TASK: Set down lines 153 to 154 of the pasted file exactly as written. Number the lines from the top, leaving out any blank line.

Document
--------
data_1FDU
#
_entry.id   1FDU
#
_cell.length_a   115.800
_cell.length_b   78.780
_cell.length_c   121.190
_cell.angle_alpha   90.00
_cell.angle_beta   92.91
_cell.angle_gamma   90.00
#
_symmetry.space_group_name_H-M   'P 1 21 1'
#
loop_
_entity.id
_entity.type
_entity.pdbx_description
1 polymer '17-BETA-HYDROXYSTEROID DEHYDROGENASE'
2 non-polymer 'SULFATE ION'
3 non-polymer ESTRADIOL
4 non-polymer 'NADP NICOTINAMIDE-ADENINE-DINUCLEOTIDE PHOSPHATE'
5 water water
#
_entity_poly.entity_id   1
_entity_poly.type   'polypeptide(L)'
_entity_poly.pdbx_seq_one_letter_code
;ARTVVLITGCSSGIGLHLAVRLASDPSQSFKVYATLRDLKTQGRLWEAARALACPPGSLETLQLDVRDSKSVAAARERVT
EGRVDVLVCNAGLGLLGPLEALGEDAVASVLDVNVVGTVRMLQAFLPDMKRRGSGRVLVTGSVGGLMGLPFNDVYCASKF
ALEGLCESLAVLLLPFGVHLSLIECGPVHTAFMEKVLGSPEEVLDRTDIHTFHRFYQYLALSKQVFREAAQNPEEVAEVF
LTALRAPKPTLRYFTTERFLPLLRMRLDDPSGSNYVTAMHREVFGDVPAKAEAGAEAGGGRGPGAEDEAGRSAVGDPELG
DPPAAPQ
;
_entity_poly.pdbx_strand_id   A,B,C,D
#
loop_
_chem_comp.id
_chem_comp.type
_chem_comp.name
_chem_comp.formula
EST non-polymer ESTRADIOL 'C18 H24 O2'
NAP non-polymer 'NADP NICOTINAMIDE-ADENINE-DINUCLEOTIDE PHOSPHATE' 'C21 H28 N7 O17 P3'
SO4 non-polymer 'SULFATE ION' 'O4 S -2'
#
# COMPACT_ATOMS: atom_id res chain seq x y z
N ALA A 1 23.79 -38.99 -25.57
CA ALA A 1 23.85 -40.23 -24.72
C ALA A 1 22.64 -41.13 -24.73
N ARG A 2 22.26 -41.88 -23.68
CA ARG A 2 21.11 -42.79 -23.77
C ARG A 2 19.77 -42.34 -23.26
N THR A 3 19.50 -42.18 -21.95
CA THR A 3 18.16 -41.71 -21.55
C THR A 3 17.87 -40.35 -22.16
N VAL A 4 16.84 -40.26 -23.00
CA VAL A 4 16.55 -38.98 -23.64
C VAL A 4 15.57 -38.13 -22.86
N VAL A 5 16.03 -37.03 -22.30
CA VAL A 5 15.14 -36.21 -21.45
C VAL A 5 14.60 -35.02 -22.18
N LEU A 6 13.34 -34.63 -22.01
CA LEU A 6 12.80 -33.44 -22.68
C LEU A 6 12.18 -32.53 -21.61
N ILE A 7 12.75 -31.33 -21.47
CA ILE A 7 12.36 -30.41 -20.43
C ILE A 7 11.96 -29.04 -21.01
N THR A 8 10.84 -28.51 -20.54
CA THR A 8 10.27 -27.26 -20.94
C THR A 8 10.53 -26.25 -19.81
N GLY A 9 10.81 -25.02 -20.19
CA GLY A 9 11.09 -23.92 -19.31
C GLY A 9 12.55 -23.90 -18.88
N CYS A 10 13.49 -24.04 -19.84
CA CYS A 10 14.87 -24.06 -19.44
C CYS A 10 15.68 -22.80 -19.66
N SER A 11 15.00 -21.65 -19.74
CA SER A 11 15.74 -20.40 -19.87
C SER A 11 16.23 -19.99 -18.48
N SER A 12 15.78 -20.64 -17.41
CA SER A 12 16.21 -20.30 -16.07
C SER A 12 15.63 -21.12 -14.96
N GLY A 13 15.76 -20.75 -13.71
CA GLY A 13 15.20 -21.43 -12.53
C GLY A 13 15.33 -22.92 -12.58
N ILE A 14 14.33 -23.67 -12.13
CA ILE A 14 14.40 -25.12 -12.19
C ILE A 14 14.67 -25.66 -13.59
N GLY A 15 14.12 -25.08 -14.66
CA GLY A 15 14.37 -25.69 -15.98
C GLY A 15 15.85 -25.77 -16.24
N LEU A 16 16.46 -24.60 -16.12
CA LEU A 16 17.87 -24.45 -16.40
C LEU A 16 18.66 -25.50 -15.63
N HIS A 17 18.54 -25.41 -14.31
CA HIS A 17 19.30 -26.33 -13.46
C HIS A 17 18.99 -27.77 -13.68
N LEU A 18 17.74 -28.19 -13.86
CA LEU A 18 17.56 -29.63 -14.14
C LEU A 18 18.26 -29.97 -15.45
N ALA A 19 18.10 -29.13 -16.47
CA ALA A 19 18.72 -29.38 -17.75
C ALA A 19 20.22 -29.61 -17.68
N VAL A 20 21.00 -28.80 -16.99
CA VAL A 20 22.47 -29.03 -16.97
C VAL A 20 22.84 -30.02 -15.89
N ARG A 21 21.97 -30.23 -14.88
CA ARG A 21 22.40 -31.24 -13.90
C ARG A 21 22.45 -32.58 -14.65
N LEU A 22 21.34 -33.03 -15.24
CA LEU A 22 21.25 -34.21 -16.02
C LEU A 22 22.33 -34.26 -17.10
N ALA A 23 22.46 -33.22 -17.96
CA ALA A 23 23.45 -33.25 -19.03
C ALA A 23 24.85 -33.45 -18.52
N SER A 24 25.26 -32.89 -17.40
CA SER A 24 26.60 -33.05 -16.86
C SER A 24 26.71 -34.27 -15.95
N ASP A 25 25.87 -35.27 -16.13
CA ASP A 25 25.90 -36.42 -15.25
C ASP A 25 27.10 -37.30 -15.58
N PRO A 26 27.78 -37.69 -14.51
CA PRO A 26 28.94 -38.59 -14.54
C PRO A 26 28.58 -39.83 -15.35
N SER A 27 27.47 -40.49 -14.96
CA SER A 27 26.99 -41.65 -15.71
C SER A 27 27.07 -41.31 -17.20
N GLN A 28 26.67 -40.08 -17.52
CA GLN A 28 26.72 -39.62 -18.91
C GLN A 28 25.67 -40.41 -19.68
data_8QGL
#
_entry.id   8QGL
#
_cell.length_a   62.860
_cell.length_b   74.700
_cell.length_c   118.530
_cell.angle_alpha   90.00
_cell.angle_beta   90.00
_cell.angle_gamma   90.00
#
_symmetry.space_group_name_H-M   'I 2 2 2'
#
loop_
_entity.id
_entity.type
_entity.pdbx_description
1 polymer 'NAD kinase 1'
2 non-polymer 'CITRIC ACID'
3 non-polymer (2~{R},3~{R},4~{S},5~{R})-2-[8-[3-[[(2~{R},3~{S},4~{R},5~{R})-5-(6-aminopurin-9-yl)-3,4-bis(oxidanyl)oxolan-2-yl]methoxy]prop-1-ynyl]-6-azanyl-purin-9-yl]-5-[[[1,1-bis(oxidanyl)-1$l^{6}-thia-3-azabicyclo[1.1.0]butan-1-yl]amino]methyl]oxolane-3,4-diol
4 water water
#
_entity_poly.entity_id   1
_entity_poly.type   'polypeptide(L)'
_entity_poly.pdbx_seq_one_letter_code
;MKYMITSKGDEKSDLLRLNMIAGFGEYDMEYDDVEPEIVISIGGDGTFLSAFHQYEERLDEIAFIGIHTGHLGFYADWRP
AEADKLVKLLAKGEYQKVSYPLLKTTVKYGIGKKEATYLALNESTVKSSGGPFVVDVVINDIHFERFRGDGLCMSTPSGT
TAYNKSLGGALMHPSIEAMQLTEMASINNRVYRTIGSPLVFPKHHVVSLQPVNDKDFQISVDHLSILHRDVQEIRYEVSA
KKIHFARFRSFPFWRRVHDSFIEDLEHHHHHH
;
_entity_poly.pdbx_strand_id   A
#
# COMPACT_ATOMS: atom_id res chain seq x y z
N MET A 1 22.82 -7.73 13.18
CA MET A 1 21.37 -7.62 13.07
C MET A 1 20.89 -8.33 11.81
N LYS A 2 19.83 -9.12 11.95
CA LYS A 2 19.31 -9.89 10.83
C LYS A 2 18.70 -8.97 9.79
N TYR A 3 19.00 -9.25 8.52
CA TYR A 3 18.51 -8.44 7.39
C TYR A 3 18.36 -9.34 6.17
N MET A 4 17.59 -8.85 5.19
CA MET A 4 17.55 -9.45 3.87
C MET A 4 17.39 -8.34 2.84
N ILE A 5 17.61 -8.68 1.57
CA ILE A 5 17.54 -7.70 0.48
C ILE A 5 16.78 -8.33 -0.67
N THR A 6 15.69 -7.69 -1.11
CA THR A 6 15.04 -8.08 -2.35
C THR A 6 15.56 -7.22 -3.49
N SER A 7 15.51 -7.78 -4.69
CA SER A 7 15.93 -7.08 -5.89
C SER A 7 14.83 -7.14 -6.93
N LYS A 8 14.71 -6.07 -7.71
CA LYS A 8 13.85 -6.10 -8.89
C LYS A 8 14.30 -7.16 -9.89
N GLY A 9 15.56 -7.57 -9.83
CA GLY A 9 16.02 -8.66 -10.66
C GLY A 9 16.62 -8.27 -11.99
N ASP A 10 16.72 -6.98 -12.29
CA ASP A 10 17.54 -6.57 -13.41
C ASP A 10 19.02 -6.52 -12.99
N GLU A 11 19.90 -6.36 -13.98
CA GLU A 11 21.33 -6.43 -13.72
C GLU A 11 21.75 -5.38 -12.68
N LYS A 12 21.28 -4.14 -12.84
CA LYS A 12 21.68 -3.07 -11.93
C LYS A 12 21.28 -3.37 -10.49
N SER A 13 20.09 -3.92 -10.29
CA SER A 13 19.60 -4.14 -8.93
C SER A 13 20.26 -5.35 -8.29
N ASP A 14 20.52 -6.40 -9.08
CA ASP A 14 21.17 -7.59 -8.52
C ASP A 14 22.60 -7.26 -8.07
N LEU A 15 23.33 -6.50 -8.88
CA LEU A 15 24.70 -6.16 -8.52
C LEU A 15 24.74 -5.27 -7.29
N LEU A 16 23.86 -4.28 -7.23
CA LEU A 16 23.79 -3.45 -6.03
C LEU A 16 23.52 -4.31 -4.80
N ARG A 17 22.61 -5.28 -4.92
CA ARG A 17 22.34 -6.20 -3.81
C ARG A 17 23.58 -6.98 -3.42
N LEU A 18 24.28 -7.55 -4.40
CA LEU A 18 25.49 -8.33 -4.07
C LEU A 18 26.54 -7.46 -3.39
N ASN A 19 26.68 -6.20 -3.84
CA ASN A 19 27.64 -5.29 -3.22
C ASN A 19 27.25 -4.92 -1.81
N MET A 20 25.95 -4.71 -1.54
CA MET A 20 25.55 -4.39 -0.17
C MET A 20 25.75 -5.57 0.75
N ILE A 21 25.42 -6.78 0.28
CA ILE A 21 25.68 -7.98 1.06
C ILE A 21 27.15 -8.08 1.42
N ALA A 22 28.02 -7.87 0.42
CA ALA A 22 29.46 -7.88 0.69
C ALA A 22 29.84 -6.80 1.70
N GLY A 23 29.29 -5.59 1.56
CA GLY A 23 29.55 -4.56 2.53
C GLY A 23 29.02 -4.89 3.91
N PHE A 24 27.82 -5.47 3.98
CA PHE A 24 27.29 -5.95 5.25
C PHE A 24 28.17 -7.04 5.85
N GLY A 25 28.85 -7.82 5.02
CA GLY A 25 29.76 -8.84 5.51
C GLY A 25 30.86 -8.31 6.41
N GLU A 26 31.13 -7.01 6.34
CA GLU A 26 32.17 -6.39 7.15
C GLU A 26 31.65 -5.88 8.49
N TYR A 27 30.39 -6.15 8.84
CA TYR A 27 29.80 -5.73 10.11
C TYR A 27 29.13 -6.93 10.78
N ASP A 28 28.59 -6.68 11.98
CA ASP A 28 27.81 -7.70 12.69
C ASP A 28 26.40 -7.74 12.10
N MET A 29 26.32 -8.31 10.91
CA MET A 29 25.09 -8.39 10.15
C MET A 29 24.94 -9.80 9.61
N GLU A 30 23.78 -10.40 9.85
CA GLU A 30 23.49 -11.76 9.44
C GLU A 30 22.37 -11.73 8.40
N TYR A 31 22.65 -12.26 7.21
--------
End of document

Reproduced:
_entity_poly.pdbx_seq_one_letter_code
;MKYMITSKGDEKSDLLRLNMIAGFGEYDMEYDDVEPEIVISIGGDGTFLSAFHQYEERLDEIAFIGIHTGHLGFYADWRP